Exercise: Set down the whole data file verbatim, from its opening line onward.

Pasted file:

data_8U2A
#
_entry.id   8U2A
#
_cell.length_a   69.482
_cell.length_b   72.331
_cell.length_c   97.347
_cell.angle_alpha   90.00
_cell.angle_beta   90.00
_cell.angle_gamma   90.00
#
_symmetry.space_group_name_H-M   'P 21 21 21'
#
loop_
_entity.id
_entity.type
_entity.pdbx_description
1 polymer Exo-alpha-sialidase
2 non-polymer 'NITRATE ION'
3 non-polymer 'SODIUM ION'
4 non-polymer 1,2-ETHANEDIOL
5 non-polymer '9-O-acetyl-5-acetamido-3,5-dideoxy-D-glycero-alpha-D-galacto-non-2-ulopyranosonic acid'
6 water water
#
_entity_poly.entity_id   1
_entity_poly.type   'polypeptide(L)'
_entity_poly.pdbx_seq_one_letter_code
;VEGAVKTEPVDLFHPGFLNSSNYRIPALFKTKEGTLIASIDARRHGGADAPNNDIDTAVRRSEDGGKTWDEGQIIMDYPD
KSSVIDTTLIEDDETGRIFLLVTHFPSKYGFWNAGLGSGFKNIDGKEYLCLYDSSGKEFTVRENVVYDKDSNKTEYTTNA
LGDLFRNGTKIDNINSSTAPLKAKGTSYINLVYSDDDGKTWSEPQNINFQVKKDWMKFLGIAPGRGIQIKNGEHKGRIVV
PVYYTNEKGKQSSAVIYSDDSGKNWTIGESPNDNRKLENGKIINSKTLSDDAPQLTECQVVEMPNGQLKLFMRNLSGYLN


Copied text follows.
data_8U2A
#
_entry.id   8U2A
#
_cell.length_a   69.482
_cell.length_b   72.331
_cell.length_c   97.347
_cell.angle_alpha   90.00
_cell.angle_beta   90.00
_cell.angle_gamma   90.00
#
_symmetry.space_group_name_H-M   'P 21 21 21'
#
loop_
_entity.id
_entity.type
_entity.pdbx_description
1 polymer Exo-alpha-sialidase
2 non-polymer 'NITRATE ION'
3 non-polymer 'SODIUM ION'
4 non-polymer 1,2-ETHANEDIOL
5 non-polymer '9-O-acetyl-5-acetamido-3,5-dideoxy-D-glycero-alpha-D-galacto-non-2-ulopyranosonic acid'
6 water water
#
_entity_poly.entity_id   1
_entity_poly.type   'polypeptide(L)'
_entity_poly.pdbx_seq_one_letter_code
;VEGAVKTEPVDLFHPGFLNSSNYRIPALFKTKEGTLIASIDARRHGGADAPNNDIDTAVRRSEDGGKTWDEGQIIMDYPD
KSSVIDTTLIEDDETGRIFLLVTHFPSKYGFWNAGLGSGFKNIDGKEYLCLYDSSGKEFTVRENVVYDKDSNKTEYTTNA
LGDLFRNGTKIDNINSSTAPLKAKGTSYINLVYSDDDGKTWSEPQNINFQVKKDWMKFLGIAPGRGIQIKNGEHKGRIVV
PVYYTNEKGKQSSAVIYSDDSGKNWTIGESPNDNRKLENGKIINSKTLSDDAPQLTECQVVEMPNGQLKLFMRNLSGYLN